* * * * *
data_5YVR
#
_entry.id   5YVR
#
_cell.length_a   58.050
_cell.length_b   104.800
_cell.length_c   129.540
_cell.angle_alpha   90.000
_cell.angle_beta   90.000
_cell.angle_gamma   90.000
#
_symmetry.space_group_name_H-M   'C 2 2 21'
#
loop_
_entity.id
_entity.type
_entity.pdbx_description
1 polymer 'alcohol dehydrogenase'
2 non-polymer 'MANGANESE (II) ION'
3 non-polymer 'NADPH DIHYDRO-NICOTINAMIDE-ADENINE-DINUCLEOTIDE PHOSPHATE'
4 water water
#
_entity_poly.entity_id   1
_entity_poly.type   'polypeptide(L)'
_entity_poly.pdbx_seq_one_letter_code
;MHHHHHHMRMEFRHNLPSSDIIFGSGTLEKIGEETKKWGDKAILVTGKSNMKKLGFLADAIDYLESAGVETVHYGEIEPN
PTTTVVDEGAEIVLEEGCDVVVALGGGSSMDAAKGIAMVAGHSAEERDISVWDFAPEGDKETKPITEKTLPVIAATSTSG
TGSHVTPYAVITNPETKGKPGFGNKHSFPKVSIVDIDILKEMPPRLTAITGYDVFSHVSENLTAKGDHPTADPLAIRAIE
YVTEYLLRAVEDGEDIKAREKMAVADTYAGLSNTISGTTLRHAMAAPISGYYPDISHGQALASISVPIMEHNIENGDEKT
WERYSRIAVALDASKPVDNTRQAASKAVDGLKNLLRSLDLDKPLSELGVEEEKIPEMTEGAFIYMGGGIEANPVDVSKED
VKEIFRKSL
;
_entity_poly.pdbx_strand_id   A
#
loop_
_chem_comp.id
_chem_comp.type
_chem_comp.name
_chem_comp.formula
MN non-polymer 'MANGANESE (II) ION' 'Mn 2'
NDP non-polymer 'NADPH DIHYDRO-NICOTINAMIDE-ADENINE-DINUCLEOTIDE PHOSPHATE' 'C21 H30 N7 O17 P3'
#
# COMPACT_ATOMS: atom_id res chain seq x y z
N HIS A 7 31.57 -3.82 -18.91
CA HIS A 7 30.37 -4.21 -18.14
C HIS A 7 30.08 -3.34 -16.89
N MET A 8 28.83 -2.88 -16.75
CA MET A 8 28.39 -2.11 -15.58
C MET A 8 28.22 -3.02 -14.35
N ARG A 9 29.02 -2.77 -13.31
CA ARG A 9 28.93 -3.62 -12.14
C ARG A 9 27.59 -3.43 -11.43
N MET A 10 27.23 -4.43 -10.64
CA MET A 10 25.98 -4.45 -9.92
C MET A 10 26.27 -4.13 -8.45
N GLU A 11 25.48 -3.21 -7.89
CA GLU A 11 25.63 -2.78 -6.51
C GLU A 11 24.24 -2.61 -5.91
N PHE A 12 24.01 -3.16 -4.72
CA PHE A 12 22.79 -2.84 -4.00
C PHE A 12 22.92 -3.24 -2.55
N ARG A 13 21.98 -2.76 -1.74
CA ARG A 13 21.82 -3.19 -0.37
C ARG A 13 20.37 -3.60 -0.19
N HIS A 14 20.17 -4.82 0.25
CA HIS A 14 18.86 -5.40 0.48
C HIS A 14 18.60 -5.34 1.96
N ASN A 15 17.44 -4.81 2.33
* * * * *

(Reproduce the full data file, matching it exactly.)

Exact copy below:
data_5YVR
#
_entry.id   5YVR
#
_cell.length_a   58.050
_cell.length_b   104.800
_cell.length_c   129.540
_cell.angle_alpha   90.000
_cell.angle_beta   90.000
_cell.angle_gamma   90.000
#
_symmetry.space_group_name_H-M   'C 2 2 21'
#
loop_
_entity.id
_entity.type
_entity.pdbx_description
1 polymer 'alcohol dehydrogenase'
2 non-polymer 'MANGANESE (II) ION'
3 non-polymer 'NADPH DIHYDRO-NICOTINAMIDE-ADENINE-DINUCLEOTIDE PHOSPHATE'
4 water water
#
_entity_poly.entity_id   1
_entity_poly.type   'polypeptide(L)'
_entity_poly.pdbx_seq_one_letter_code
;MHHHHHHMRMEFRHNLPSSDIIFGSGTLEKIGEETKKWGDKAILVTGKSNMKKLGFLADAIDYLESAGVETVHYGEIEPN
PTTTVVDEGAEIVLEEGCDVVVALGGGSSMDAAKGIAMVAGHSAEERDISVWDFAPEGDKETKPITEKTLPVIAATSTSG
TGSHVTPYAVITNPETKGKPGFGNKHSFPKVSIVDIDILKEMPPRLTAITGYDVFSHVSENLTAKGDHPTADPLAIRAIE
YVTEYLLRAVEDGEDIKAREKMAVADTYAGLSNTISGTTLRHAMAAPISGYYPDISHGQALASISVPIMEHNIENGDEKT
WERYSRIAVALDASKPVDNTRQAASKAVDGLKNLLRSLDLDKPLSELGVEEEKIPEMTEGAFIYMGGGIEANPVDVSKED
VKEIFRKSL
;
_entity_poly.pdbx_strand_id   A
#
loop_
_chem_comp.id
_chem_comp.type
_chem_comp.name
_chem_comp.formula
MN non-polymer 'MANGANESE (II) ION' 'Mn 2'
NDP non-polymer 'NADPH DIHYDRO-NICOTINAMIDE-ADENINE-DINUCLEOTIDE PHOSPHATE' 'C21 H30 N7 O17 P3'
#
# COMPACT_ATOMS: atom_id res chain seq x y z
N HIS A 7 31.57 -3.82 -18.91
CA HIS A 7 30.37 -4.21 -18.14
C HIS A 7 30.08 -3.34 -16.89
N MET A 8 28.83 -2.88 -16.75
CA MET A 8 28.39 -2.11 -15.58
C MET A 8 28.22 -3.02 -14.35
N ARG A 9 29.02 -2.77 -13.31
CA ARG A 9 28.93 -3.62 -12.14
C ARG A 9 27.59 -3.43 -11.43
N MET A 10 27.23 -4.43 -10.64
CA MET A 10 25.98 -4.45 -9.92
C MET A 10 26.27 -4.13 -8.45
N GLU A 11 25.48 -3.21 -7.89
CA GLU A 11 25.63 -2.78 -6.51
C GLU A 11 24.24 -2.61 -5.91
N PHE A 12 24.01 -3.16 -4.72
CA PHE A 12 22.79 -2.84 -4.00
C PHE A 12 22.92 -3.24 -2.55
N ARG A 13 21.98 -2.76 -1.74
CA ARG A 13 21.82 -3.19 -0.37
C ARG A 13 20.37 -3.60 -0.19
N HIS A 14 20.17 -4.82 0.25
CA HIS A 14 18.86 -5.40 0.48
C HIS A 14 18.60 -5.34 1.96
N ASN A 15 17.44 -4.81 2.33